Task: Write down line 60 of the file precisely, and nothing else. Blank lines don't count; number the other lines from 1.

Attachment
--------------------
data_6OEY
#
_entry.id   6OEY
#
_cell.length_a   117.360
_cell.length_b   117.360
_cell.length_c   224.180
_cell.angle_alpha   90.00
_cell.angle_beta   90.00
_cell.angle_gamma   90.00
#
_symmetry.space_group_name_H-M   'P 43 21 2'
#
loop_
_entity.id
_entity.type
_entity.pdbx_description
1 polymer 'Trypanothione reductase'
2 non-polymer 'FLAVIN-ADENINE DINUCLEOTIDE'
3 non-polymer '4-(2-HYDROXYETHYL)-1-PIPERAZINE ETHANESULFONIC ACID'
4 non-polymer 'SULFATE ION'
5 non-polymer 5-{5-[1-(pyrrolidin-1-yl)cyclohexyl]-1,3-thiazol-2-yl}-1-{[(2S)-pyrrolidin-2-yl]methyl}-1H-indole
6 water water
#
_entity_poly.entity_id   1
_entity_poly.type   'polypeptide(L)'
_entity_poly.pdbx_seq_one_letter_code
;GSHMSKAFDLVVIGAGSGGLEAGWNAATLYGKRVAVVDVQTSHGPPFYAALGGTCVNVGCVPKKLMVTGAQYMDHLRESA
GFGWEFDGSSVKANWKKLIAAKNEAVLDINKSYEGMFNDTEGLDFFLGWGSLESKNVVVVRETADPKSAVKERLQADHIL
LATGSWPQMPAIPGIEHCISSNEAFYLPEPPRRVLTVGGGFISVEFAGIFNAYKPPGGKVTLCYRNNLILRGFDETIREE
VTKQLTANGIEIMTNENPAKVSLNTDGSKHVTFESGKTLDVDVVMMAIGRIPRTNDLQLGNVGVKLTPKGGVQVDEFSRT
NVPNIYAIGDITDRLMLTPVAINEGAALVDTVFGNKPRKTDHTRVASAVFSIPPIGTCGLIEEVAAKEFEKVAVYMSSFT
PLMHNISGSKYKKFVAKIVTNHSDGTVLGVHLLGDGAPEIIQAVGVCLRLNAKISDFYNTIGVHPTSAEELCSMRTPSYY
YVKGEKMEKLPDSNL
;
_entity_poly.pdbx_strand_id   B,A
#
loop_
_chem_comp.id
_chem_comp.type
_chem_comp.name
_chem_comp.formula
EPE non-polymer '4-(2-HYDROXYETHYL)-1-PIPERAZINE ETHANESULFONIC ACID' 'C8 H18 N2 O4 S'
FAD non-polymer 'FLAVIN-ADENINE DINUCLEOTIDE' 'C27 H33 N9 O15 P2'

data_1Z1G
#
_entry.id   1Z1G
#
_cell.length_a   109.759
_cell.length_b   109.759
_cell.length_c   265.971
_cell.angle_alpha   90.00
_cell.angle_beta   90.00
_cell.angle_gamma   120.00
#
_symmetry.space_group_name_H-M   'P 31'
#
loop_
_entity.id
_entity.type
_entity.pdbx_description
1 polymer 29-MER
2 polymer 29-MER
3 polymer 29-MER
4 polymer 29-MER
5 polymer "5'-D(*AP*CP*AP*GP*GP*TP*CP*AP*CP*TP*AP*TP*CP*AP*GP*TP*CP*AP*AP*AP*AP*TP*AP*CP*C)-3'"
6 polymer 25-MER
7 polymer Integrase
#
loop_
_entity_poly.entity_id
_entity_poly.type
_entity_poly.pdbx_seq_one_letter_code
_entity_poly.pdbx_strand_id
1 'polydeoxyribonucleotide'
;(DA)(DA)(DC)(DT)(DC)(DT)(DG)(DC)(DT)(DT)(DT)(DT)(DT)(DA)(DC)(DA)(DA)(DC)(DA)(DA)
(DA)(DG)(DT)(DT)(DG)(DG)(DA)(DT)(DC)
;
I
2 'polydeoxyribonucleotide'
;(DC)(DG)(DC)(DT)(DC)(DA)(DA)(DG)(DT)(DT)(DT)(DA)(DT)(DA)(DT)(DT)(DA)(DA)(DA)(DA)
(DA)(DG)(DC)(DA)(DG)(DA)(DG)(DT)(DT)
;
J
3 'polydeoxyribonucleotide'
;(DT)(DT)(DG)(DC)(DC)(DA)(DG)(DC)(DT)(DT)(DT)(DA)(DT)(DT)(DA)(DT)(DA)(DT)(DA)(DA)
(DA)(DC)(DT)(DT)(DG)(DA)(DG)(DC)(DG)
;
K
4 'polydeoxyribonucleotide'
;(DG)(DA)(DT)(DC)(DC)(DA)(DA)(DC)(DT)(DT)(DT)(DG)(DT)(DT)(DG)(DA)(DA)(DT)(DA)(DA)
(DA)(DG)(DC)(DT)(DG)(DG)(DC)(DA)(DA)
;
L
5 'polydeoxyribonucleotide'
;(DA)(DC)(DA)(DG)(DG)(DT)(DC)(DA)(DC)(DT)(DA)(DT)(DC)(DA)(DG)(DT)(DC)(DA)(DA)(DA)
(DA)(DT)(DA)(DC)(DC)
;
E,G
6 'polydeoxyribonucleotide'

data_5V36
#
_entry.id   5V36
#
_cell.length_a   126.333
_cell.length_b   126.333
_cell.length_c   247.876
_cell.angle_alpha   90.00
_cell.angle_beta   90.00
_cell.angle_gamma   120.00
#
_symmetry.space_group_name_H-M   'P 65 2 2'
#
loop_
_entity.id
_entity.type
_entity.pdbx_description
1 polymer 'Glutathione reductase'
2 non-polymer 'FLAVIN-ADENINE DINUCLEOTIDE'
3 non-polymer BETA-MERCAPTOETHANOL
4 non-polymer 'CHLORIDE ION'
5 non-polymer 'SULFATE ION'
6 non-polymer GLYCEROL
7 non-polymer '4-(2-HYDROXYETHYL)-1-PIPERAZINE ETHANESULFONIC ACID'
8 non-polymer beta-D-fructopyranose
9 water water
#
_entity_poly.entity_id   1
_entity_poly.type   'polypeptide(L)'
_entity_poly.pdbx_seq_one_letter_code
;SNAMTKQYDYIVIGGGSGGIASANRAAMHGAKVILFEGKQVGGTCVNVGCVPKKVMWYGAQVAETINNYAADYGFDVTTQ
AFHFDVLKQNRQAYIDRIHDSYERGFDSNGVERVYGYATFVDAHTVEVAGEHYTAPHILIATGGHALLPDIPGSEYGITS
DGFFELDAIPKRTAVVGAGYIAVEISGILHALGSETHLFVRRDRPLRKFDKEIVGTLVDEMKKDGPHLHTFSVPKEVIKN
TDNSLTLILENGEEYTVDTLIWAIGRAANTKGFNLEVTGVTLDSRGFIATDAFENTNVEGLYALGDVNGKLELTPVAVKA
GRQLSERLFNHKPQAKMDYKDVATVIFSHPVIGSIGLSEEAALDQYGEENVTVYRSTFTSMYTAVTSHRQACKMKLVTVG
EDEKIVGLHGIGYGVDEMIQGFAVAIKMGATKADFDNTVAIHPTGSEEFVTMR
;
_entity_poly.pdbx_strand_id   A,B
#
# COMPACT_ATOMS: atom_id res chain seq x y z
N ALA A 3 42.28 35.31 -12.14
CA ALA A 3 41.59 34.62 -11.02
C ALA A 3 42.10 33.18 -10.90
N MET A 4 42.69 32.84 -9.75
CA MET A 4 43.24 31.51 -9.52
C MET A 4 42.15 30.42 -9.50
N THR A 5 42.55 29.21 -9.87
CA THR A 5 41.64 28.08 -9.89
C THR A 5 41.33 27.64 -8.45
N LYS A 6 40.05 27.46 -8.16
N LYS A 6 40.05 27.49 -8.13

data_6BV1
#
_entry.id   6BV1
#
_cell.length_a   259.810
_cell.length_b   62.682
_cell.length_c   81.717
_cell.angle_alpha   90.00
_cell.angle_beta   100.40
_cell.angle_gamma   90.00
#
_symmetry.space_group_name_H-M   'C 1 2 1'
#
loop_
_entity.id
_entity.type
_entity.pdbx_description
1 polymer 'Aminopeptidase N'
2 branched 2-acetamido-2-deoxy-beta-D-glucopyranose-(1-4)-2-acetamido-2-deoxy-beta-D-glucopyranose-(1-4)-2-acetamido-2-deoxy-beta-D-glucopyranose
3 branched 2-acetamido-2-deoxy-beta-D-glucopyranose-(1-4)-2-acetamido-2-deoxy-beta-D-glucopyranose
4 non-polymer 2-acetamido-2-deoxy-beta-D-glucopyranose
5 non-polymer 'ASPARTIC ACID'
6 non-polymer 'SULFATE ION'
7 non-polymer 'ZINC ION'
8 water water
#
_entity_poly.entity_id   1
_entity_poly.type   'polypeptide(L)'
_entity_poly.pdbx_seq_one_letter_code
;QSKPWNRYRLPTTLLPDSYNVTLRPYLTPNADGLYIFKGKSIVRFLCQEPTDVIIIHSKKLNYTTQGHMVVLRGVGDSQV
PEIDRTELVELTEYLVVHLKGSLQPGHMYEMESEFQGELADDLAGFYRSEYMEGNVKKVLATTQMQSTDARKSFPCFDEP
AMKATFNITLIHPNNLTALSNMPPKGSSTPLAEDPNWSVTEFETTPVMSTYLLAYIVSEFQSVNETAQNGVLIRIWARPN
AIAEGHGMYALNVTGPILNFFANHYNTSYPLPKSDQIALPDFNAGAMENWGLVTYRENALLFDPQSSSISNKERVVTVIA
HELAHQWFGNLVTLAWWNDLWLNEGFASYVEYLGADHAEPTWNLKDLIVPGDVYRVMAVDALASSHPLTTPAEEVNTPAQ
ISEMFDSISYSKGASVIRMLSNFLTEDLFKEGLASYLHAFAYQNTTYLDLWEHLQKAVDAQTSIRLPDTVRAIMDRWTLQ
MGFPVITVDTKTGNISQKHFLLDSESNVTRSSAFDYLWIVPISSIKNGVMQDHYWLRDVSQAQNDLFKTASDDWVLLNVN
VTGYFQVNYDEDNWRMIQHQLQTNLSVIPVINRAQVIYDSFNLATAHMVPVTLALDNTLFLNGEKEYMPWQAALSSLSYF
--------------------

_entity.type